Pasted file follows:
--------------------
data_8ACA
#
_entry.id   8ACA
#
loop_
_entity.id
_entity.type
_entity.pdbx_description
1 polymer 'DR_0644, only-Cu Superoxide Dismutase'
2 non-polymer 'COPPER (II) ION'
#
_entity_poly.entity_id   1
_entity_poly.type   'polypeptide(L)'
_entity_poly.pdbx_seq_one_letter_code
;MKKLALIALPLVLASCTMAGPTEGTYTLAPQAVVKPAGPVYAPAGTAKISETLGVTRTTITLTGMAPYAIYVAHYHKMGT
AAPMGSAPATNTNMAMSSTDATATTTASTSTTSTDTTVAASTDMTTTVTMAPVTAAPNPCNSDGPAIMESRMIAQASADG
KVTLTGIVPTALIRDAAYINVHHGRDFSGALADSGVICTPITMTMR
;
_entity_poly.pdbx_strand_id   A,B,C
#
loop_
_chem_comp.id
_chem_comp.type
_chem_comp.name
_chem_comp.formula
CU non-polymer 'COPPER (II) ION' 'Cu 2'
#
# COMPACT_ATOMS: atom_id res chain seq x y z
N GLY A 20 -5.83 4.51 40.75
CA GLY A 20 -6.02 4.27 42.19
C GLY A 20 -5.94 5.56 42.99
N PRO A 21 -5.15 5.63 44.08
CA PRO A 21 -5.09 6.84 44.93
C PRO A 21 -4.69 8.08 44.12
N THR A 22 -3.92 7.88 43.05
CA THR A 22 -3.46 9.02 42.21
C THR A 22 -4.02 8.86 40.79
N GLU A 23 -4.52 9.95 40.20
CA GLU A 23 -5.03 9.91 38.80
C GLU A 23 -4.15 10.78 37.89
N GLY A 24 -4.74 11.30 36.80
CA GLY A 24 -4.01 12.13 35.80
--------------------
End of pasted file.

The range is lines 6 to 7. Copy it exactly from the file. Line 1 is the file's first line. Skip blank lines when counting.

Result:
_entity.id
_entity.type